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Estimated seroprevalence of SARS-CoV-2 antibodies among adults in Orange County, California

Abstract

Clinic-based estimates of SARS-CoV-2 may considerably underestimate the total number of infections. Access to testing in the US has been heterogeneous and symptoms vary widely in infected persons. Public health surveillance efforts and metrics are therefore hampered by underreporting. We set out to provide a minimally biased estimate of SARS-CoV-2 seroprevalence among adults for a large and diverse county (Orange County, CA, population 3.2 million). We implemented a surveillance study that minimizes response bias by recruiting adults to answer a survey without knowledge of later being offered SARS-CoV-2 test. Several methodologies were used to retrieve a population-representative sample. Participants (n = 2979) visited one of 11 drive-thru test sites from July 10th to August 16th, 2020 (or received an in-home visit) to provide a finger pin-prick sample. We applied a robust SARS-CoV-2 Antigen Microarray technology, which has superior measurement validity relative to FDA-approved tests. Participants include a broad age, gender, racial/ethnic, and income representation. Adjusted seroprevalence of SARS-CoV-2 infection was 11.5% (95% CI: 10.5–12.4%). Formal bias analyses produced similar results. Prevalence was elevated among Hispanics (vs. other non-Hispanic: prevalence ratio [PR] = 1.47, 95% CI 1.22–1.78) and household income < $50,000 (vs. > $100,000: PR = 1.42, 95% CI: 1.14 to 1.79). Results from a diverse population using a highly specific and sensitive microarray indicate a SARS-CoV-2 seroprevalence of ~ 12 percent. This population-based seroprevalence is seven-fold greater than that using official County statistics. In this region, SARS-CoV-2 also disproportionately affects Hispanic and low-income adults.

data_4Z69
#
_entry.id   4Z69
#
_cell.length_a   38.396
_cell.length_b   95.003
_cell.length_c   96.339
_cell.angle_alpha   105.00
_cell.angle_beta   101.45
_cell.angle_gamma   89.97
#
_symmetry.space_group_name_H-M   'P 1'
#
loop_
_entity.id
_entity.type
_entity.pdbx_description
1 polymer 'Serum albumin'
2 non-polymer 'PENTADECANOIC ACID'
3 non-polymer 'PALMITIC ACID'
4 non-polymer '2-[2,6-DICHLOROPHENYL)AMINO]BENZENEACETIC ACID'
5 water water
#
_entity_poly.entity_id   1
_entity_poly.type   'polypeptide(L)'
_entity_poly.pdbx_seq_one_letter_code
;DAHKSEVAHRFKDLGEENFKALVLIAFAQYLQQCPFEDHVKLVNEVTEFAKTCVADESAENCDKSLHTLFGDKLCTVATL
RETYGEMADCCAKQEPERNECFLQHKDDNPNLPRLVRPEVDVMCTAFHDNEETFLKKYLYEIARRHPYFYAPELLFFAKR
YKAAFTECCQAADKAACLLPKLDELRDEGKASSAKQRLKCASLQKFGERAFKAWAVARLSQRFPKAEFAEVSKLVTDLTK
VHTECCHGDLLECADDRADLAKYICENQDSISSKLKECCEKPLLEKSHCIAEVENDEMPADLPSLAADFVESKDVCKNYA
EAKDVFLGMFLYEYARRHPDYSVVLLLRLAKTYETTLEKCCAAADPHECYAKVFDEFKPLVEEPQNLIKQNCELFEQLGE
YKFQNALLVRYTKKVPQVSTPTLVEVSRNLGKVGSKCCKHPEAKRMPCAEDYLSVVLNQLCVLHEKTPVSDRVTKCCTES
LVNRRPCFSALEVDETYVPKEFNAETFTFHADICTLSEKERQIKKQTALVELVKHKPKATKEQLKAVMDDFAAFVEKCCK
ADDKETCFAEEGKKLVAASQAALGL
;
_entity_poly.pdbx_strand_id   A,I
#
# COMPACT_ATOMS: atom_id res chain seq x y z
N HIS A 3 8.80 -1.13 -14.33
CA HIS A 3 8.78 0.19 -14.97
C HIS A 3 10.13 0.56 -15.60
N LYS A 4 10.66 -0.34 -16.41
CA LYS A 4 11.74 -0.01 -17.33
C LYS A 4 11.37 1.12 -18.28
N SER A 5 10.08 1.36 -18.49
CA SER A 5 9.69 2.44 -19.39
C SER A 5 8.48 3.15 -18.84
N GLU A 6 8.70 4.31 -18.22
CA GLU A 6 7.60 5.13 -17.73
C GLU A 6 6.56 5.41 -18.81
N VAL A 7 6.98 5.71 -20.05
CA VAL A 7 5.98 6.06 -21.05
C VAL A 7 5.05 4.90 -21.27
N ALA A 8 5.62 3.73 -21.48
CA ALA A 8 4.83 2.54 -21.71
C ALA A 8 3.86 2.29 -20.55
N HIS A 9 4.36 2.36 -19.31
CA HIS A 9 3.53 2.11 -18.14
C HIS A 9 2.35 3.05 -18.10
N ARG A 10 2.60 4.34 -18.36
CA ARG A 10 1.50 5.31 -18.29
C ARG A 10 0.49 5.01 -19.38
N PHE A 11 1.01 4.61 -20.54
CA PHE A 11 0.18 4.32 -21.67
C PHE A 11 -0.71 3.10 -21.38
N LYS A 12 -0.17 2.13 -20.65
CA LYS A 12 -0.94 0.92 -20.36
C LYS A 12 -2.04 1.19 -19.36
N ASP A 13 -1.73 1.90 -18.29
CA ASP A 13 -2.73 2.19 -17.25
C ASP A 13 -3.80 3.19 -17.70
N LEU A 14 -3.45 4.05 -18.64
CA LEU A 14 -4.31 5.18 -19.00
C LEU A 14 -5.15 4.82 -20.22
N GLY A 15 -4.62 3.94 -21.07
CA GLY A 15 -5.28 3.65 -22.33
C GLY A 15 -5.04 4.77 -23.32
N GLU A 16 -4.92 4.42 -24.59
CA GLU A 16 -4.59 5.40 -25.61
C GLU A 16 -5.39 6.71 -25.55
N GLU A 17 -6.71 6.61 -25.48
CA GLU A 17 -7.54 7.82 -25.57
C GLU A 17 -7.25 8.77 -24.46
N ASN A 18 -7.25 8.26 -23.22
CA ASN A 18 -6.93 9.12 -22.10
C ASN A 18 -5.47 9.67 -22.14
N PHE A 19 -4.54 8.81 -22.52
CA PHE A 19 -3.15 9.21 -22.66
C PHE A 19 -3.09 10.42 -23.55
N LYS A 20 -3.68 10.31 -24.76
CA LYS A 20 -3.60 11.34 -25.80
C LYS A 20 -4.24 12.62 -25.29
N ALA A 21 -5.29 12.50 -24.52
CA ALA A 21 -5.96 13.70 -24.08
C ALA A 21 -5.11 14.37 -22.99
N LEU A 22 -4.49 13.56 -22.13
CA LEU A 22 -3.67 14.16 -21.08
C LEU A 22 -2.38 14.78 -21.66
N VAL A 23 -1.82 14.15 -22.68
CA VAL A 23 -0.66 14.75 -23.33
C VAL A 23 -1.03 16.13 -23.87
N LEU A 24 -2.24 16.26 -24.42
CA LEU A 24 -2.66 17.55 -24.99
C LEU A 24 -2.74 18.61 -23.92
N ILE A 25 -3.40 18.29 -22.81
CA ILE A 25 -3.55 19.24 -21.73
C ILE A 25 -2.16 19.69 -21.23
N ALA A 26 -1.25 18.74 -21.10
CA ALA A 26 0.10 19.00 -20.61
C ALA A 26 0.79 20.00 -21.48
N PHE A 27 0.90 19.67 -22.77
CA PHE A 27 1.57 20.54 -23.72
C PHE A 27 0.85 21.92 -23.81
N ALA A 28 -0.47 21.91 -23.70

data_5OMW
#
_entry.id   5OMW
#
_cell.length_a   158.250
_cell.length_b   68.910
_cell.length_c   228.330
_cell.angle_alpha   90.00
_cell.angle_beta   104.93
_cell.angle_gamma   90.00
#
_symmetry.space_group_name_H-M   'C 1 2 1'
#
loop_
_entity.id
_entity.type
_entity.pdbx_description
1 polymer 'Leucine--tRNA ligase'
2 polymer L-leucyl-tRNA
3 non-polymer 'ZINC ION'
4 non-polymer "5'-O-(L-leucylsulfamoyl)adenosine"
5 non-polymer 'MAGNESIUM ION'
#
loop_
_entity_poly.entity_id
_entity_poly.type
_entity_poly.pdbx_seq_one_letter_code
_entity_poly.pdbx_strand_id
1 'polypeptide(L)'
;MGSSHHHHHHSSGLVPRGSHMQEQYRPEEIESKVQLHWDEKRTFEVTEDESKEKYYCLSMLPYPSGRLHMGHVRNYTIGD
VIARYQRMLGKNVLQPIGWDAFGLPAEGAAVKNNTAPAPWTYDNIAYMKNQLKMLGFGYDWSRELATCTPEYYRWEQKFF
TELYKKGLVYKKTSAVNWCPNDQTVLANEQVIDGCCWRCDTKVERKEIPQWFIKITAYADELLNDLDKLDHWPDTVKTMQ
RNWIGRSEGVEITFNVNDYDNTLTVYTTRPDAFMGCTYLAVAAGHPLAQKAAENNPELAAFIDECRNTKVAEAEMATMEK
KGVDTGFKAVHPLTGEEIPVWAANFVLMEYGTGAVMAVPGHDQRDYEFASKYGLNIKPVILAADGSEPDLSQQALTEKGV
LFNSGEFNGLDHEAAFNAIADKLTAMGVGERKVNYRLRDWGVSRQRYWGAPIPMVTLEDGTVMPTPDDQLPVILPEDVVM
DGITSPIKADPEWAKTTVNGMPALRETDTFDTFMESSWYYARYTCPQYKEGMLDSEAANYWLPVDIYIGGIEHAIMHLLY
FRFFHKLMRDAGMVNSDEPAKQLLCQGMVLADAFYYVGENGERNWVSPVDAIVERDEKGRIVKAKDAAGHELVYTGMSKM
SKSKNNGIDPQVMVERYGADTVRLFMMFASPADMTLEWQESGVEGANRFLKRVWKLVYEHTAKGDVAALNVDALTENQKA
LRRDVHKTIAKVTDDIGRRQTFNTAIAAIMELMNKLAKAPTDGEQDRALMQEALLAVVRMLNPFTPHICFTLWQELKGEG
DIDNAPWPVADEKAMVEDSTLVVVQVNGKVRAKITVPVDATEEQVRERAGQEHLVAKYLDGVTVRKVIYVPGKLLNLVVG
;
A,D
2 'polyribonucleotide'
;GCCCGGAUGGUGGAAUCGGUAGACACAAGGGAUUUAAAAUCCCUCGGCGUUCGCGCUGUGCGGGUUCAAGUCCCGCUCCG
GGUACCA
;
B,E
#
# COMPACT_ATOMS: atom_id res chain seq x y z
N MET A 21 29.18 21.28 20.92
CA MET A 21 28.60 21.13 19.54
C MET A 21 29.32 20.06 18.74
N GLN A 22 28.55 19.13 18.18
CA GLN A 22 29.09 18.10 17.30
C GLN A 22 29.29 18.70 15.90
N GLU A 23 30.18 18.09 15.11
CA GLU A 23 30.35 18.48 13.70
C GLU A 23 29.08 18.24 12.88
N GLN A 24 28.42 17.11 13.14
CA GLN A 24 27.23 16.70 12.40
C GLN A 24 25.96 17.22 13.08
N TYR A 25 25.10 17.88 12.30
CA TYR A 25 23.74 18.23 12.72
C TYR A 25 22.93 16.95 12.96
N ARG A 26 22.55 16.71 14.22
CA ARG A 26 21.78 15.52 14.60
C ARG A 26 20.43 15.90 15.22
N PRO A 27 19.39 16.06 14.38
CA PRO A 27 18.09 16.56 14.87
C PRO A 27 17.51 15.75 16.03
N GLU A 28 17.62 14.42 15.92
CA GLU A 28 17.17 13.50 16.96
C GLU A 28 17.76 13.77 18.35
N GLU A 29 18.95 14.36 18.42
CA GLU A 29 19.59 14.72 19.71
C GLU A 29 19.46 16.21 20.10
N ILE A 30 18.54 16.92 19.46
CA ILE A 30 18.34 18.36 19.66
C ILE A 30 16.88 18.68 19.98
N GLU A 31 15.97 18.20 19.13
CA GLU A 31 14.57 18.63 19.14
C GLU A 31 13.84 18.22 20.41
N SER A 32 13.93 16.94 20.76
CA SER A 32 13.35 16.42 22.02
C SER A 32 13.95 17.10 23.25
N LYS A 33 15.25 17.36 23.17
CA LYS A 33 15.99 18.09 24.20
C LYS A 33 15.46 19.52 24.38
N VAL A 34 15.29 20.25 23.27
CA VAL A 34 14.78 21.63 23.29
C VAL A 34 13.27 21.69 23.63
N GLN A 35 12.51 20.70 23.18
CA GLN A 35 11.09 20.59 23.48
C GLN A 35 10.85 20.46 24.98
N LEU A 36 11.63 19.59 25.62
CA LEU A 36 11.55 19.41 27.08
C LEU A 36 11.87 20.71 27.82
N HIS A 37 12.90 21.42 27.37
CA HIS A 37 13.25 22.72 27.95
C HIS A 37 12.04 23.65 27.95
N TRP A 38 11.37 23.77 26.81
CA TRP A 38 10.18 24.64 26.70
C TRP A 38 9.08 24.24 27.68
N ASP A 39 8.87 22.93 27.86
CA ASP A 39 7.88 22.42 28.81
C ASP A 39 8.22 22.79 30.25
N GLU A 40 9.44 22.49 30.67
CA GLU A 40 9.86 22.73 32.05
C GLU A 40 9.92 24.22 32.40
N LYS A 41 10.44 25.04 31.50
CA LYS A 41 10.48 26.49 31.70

Introduction

Active and routine surveillance of infectious diseases serves a critical public health function by permitting estimation of overall prevalence and incidence of new infections1,2. California reported the first case of local spread of SARS-CoV-2 causing COVID-19 disease in the US on February 26, 2020 and over the following six months has recorded > 586,000 cases and > 10,600 deaths from this disease3. Owing in part to limited testing capacity, no state in the US (including California) has enacted routine population-based surveillance of SARS-CoV-2. Instead, as a proxy, states typically collect SARS-CoV-2 polymerase chain reaction (PCR) testing for individual clinical diagnostic purposes. SARS-CoV-2 infection, however, may cause minimal or no symptoms in some individuals4,5. Since persons without (or with minor) symptoms may not seek care, and because testing capacity has frequently been limited, clinic-based estimates may considerably undercount the true incidence of SARS-CoV-2 infections in the population6.